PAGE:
Dealing with the news that a parent has been diagnosed with a terminal illness is a difficult process. However, this process is much more difficult if you have to break the news to a child. Grandparents play an extremely important role in a child's development, so it's understandable that many parents aren't sure how to approach the topic with their child. To help you deal with this situation, consider the three tips below:
Make Sure They Are Aware of the Situation
Sometimes, parents feel the need to speak euphemistically to their children about the sickness of a loved one. This is understandable; nobody wants to see a child become upset over the loss of their grandparent. However, children are much more aware than many people believe. They hear about death in storybooks, see death on television, and come across dead animals on the road. Whilst they may not understand the true magnitude of death, they are aware of the consequences on some level.
Some experts believe that beyond the age of six, children start to understand the concept of death. Therefore, if your child is older than this, it's best to be open and honest with your child if their grandparent has been diagnosed with a terminal illness. This doesn't mean you have to be blunt; rather, take the time to discuss the changes that will soon happen in their life as this will help prepare them for the eventual loss of their loved one.
Be Ready to Answer Difficult Questions
Communicating with a child over the illness of a loved one can often throw up difficult questions. Children can find it difficult to fully understand what is going on, and moreover, why this is happening to their grandparent. Therefore, it's vitally important that you are well prepared to deal with some of the fears your child may have over the terminal illness of their loved one. Some common feelings that children express include:
Blame: Many children express the fear that their grandparent's illness was due to their own bad behavior, or because they had fallen out with their grandparent over something trivial. As a parent, it's vitally important that you are there to listen to these fears and offer reassurance that illness is a natural part of life and that your child's behavior has nothing to do with their grandparent's illness.
Regret: It is very common for many people to feel regret when they discover a loved one is terminally ill; however, children are often more sensitive to this emotion as they are unable to rationalize the situation at hand. The best way to address this problem is to explain that they have nothing to regret and to make sure they make some lasting memories before their grandparent passes away.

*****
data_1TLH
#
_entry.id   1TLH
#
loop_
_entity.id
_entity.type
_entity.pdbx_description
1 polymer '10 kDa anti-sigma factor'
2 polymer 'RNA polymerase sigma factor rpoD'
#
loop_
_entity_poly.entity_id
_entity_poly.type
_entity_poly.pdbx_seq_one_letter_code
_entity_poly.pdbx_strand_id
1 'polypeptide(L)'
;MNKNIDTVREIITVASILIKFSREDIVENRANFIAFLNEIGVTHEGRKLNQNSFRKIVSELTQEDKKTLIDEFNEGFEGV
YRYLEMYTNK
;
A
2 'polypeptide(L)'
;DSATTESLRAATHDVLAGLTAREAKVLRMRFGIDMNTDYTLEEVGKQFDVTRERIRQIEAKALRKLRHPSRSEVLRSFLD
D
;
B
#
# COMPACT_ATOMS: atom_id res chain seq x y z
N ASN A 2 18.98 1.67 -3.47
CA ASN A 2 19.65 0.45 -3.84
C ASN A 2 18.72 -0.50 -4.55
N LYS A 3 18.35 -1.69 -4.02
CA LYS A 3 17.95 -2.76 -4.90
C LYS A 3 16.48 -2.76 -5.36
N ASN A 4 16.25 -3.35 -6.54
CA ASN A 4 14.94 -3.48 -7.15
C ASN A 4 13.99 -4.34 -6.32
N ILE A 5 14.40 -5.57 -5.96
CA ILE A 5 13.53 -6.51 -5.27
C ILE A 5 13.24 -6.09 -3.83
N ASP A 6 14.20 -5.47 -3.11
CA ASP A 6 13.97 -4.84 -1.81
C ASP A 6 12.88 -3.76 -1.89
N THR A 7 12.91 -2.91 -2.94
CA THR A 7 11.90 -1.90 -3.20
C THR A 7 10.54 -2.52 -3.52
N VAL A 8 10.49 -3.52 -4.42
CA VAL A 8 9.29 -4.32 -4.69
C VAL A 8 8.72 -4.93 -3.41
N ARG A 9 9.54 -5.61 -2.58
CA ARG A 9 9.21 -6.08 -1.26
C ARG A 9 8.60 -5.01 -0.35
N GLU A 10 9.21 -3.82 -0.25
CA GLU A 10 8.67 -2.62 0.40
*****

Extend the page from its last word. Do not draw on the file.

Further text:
Fear: Because children don't fully understand death, they may be worried that they will become ill themselves. It's important to handle this as carefully as possible, ensuring them that death is natural, but they have a long and happy life ahead of them. Taking the time to explain how wonderful their sick grandparent's life was can help alleviate these worries.
Prepare Them for the Funeral
Once your loved one has passed away, you face that difficult task of deciding whether or not to take your child to the funeral. Funerals can be very upsetting for family members, and some parents feel that it's best their children don't attend. However, taking your child to their grandparent's funeral can help them mourn their loved one and help them cope with their loss. Some ways to help them to cope at a funeral include:
Speak to the funeral directors about how your children can express their sorrow during the service. Perhaps they would like to put a handwritten letter in the casket or say a prayer alone in front of the body. Whatever it may be, funeral directors will take the time to understand your child's needs and help them express their sorrow. For more information, contact a business such as Memorial Mortuaries.
If this is your child's first funeral, take the time to go through the different parts of the service with them and explain why each part is important. This will ensure they are not confused by particular parts of the burial process and will be able to cope throughout the day.
Ask them if they have any special messages they would like to include in a wreath of flowers or if they have any particular songs they would like played at the wake. This gives your child the chance to express their sorrow in a way that is meaningful to them, ensuring they feel a part of the funeral process.